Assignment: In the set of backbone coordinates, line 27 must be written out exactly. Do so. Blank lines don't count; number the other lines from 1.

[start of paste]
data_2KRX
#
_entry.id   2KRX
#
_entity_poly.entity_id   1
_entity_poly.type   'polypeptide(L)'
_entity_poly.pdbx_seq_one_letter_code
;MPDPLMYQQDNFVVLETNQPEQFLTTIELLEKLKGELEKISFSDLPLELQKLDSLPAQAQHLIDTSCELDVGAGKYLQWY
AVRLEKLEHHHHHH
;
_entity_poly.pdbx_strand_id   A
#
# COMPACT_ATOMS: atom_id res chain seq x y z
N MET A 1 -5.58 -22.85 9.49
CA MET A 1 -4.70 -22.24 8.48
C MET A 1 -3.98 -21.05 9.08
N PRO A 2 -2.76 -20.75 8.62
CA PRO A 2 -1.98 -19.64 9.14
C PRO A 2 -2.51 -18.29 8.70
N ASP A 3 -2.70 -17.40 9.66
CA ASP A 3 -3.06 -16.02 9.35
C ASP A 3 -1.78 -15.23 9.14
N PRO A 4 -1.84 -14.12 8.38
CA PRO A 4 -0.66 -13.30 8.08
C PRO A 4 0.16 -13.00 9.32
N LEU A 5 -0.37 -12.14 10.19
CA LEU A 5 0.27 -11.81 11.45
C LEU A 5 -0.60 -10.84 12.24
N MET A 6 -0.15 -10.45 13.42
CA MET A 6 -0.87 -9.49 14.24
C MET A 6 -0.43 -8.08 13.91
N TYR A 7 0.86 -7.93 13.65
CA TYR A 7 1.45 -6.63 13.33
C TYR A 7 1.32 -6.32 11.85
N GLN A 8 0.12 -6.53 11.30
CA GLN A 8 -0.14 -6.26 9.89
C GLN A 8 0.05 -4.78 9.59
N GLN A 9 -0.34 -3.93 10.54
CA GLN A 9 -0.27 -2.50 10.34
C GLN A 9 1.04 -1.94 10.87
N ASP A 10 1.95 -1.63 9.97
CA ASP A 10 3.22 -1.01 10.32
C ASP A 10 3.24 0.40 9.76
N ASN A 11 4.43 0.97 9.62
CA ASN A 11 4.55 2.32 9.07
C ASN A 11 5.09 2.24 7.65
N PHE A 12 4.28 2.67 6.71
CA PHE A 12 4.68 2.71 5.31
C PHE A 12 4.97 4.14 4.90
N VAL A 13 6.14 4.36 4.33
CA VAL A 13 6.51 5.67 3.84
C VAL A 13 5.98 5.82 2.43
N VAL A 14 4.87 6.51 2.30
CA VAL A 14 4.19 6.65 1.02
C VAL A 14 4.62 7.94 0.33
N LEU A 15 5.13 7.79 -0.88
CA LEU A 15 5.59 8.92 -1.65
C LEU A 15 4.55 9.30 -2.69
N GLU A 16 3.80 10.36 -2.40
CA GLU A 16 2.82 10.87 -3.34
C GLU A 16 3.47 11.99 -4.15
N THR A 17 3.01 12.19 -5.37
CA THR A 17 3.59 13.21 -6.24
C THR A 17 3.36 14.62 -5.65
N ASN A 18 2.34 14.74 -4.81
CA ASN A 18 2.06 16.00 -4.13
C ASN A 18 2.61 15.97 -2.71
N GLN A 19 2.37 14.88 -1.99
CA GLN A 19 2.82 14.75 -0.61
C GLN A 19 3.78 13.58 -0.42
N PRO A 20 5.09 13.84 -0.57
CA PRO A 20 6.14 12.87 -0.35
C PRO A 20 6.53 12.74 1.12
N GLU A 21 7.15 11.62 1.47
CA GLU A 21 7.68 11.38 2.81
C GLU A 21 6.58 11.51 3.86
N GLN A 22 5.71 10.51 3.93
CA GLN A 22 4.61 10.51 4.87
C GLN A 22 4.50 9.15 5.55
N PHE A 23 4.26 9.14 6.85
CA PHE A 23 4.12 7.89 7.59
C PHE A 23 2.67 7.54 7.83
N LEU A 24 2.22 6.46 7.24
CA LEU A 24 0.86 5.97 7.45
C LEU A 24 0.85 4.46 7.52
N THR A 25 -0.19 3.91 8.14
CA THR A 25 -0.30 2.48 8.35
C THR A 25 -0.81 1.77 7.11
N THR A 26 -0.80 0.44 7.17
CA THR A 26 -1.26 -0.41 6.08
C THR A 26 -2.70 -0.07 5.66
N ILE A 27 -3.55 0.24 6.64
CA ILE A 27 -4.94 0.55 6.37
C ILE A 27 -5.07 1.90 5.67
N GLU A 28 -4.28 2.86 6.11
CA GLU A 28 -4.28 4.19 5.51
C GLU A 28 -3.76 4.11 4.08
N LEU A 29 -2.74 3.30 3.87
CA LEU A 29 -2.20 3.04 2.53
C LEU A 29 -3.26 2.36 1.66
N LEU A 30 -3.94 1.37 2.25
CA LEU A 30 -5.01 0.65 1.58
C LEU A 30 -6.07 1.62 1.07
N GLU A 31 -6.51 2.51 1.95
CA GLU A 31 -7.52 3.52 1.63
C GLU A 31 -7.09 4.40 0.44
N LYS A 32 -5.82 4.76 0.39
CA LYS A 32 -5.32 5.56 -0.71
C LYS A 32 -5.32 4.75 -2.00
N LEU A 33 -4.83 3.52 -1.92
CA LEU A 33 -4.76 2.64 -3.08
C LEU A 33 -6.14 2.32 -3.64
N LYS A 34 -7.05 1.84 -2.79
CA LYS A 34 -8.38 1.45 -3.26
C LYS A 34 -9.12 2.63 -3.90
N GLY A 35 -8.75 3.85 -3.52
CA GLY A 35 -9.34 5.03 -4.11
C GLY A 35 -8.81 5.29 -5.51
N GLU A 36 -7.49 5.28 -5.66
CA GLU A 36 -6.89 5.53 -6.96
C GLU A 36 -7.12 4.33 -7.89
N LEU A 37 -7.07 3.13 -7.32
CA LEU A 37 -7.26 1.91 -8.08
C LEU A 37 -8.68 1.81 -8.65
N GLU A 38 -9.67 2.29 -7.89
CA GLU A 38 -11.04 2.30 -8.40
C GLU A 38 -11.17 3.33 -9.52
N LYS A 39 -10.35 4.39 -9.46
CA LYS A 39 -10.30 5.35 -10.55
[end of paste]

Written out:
CA LEU A 5 0.27 -11.81 11.45